I’ve seen some comments about “Biloxi Blues” being best produced by college drama programs. For me this only works for accessing actors in the right age group. I would guess that “Biloxi Blues” is not edgy enough for most colleges. My wife and I have seen Poonah the F***dog at the University of Puget Sound and Aunt Raini (Leni Riefenstahl, the woman known as “Hitler’s filmmaker”) at Pacific Lutheran University. So, I guess the main question is whether or not Biloxi Blues from the late 1980s is edgy enough for today’s audiences. Or is it edgy at all?
In the play we see prostitution, hear about homosexuality, experience ethnic slurs, and learn about bullies. Edgy? No. Commonplace in today’s news definitely, but not remarkable.
Let’s start from the beginning. Lakewood Playhouse is following up on last year’s successful production of “Brighton Beach Memoirs,” which is the opening story of a three part autobiography of Neil Simon. “Biloxi Blues” is number two and the last of the series is “Broadway Bound.” Does this mean that BB will follow up next year? It probably depends upon the success of this production.
The main character is Eugene Morris Jerome (Neil Simon) played by Drew Bates. The time is 1943 and Eugene and his bunkies are on their way to boot camp in Biloxi, Mississippi. Drew is continuing his role in “Brighton Beach Memoirs.” Eugene, like Simon is an aspiring writer. He keeps a journal where he enters his thoughts on his friends and the world. Sometimes he turns to the audience and interjects his thoughts aloud. This breaking down of the “fourth wall” is an aside just between the character and the audience. This device has been around for centuries and perhaps even used by Neanderthal story tellers. Drew plays the naive Eugene extremely well. We feel his heartbreak, we laugh at his sexual awakenings, and we want him to make the world a better place.
Quite probably the characters we see were probably based on real people, but I would guess there were characterizations of individuals. Eugene shares his thoughts on his buddies. Although real life would have involved many more soldiers, we see five recruits plus Eugene and their Sgt. Toomey (played by Managing Artistic Director John Munn).
Sgt. Toomey is a veteran. His job is to make soldiers out of these sometimes wide-eyed and yet to be formed young adults. Toomey take his job seriously. He may have a heart of gold, but the metal plate in his head is silver. Munn plays the rough and tumble good shepherd with off-kilter bravado and actions. His late night antics with Arnold Epstein (played by George Blanchard) was a wonderful scene that kept the audience involved and wondering.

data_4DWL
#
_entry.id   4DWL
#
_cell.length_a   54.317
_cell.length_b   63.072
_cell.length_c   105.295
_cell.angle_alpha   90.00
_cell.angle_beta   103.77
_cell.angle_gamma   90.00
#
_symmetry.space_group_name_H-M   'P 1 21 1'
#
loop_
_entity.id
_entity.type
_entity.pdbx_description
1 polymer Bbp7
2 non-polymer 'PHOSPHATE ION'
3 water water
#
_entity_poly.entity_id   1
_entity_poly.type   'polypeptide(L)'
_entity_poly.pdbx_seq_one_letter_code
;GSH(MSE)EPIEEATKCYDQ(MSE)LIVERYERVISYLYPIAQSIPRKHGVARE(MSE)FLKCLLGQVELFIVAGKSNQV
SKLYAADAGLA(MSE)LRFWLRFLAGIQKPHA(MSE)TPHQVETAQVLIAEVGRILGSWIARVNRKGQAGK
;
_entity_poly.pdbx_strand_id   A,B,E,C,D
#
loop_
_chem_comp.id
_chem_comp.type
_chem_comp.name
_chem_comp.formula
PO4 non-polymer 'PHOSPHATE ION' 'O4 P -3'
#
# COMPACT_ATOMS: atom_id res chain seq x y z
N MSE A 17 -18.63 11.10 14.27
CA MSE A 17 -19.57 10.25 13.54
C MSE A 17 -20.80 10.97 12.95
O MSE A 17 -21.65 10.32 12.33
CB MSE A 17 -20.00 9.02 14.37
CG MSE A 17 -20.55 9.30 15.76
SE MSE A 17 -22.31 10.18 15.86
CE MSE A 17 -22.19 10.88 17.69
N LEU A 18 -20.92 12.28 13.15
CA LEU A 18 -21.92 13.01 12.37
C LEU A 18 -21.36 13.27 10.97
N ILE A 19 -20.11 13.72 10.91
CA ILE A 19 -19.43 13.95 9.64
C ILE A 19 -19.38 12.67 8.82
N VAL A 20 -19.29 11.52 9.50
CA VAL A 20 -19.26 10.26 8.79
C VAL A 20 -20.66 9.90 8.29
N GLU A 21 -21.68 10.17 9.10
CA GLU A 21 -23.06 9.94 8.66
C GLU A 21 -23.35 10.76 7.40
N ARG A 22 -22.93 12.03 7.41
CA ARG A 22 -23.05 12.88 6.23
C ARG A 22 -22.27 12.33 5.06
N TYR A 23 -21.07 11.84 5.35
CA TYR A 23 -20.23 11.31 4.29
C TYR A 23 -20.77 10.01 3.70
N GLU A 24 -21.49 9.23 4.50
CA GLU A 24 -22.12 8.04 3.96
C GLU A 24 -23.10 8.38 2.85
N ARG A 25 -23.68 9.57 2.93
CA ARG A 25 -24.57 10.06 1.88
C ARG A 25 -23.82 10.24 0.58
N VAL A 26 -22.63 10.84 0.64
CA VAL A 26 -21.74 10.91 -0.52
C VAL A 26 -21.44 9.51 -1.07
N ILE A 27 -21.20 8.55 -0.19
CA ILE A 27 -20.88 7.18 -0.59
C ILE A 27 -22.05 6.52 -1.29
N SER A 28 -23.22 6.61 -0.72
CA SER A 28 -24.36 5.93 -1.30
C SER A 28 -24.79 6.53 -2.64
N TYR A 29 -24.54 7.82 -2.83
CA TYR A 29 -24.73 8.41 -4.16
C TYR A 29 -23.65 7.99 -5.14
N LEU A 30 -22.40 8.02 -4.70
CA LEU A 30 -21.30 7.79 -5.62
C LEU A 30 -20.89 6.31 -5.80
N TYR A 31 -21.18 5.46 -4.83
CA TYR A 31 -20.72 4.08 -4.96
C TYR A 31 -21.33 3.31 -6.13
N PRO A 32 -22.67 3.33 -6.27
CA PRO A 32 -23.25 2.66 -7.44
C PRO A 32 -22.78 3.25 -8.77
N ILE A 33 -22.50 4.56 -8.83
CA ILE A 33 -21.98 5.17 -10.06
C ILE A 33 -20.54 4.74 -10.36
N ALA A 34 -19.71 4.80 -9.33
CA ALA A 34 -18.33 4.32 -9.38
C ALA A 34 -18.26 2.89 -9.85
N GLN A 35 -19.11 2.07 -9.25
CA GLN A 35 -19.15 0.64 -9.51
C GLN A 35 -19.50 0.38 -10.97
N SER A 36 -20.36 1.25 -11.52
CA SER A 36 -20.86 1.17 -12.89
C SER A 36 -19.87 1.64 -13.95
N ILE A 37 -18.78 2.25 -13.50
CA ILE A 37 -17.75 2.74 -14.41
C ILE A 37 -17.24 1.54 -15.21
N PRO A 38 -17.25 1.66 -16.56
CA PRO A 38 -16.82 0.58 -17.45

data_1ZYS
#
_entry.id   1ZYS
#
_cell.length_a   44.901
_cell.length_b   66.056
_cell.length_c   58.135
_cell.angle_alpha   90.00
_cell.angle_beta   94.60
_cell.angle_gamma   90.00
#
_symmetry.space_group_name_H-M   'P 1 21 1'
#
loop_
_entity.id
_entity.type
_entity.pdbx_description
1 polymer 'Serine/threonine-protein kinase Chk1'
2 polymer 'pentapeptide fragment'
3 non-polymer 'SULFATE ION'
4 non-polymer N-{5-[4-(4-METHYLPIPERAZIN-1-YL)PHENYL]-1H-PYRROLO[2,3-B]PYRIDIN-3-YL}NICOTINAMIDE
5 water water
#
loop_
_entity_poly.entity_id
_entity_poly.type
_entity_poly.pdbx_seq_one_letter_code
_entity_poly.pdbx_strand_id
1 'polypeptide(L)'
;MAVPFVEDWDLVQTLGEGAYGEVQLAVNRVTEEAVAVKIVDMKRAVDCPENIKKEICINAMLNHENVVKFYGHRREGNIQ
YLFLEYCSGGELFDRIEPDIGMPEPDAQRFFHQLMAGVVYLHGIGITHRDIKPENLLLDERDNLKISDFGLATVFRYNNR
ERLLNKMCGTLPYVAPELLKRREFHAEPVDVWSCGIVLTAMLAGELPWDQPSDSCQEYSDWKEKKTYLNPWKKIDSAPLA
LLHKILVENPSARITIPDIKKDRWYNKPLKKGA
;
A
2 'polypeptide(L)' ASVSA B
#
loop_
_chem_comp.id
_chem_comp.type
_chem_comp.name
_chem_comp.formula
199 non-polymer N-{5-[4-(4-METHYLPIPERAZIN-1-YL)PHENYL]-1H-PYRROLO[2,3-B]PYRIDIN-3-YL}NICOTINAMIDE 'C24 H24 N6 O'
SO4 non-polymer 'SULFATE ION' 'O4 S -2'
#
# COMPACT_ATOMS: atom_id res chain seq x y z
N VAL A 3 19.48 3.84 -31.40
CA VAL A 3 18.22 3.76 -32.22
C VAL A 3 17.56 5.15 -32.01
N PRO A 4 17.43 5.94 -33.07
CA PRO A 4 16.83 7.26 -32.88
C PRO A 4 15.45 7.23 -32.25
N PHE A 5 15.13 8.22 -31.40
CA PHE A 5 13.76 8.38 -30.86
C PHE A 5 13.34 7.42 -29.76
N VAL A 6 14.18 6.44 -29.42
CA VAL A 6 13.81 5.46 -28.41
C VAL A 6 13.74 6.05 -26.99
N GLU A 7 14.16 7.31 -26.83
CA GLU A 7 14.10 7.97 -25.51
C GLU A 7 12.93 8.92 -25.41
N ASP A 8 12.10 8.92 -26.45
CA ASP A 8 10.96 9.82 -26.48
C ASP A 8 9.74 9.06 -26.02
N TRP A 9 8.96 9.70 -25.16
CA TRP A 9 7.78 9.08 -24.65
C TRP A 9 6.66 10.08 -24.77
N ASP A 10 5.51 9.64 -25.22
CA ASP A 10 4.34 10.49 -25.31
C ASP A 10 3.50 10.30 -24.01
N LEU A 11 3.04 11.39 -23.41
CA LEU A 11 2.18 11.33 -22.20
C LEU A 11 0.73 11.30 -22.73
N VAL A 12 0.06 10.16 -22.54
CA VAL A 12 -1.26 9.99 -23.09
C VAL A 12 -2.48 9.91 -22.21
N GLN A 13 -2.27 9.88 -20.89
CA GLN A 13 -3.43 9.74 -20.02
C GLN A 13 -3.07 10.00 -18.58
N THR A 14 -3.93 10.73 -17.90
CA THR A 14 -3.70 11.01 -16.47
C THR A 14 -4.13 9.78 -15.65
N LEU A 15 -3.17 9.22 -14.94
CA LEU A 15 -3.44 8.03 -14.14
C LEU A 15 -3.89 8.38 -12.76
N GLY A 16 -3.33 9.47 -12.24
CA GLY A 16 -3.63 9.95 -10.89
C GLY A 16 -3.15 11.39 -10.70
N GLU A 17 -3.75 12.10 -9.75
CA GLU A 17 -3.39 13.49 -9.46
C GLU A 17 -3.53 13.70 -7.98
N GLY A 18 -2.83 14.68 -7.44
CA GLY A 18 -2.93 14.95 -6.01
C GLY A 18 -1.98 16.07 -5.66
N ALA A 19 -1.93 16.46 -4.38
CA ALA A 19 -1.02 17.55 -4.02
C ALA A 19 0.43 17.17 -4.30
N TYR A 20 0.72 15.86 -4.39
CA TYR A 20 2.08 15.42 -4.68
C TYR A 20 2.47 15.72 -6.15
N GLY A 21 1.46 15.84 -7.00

Blanchard is one of the best examples of the college drama school comment. He looks like the not-even-old-enough-to-shave draftees from 1943. Blanchard did a wonderful job of vacillating between malingering and standing up for Epstein’s beliefs . . . and the right thing to do.
Joseph Wykowski (played by Lucas Gomez) has a constant erection. I didn’t expect to see it, but some visual indication might have been in order. Gomez played the semi-bully and hater well. We cared about him.
Ethan Penland plays James Hennesey. We probably hear the least and know the least about him. He’s like the joker in a deck of cards as we change perspective near the end for the play.
Travis Martinez as Roy Selridge, like George Blanchard fits the youthful look and desires of young soldiers. He played the whorehouse visitor extremely well. Martinez and Aaron Mohs-Hale as Don Carney are both minor characters, but fill out the story well. Each has their own story and sometimes their own song. We learn the basics in the two scenes as they kid and insult each other on the train to and from boot camp.
The women have very little to do in this play. Devan Malone plays the friendly and kindly whore well. You respect her attitude and her handling of the young soldiers. Cassie Fastabend plays the young Catholic girl who befriends Eugene.
“Biloxi Blues” was directed by John Olive, who also directed last year’s “Brighton Beach Memoirs.” Olive was the Playhouse’s very first Managing Artistic Director in the early 1980s. He did very well with his actors and their characters. I do think the pacing needs to pick up, but that should happen naturally.
I only have one issue with the costumes. The soldiers all wore white socks. I agree they might have had more padding for jumping around on stage and traversing the steep stairs, but I would have thought olive-drab would have been ideal for the socks, especially since the production is sponsored by Military Supplies & Collectibles.
The set, mostly the bunk beds, were sturdy as the young recruits jumped off and on. They needed to be solid and they were. I liked the latrine and the railroad car scenes as well. Nicely done. John Olive was also the Scenic Designer. One of the master carpenters was Aaron Mohs-Hale who played Don Carney.
Our little group enjoyed the production. It sparked comments during and afterward, which is always a good sign.
The show runs through October 6th – for tickets – tix6.centerstageticketing.com/sites/lakewoodplayhouse/event-details.php?e=182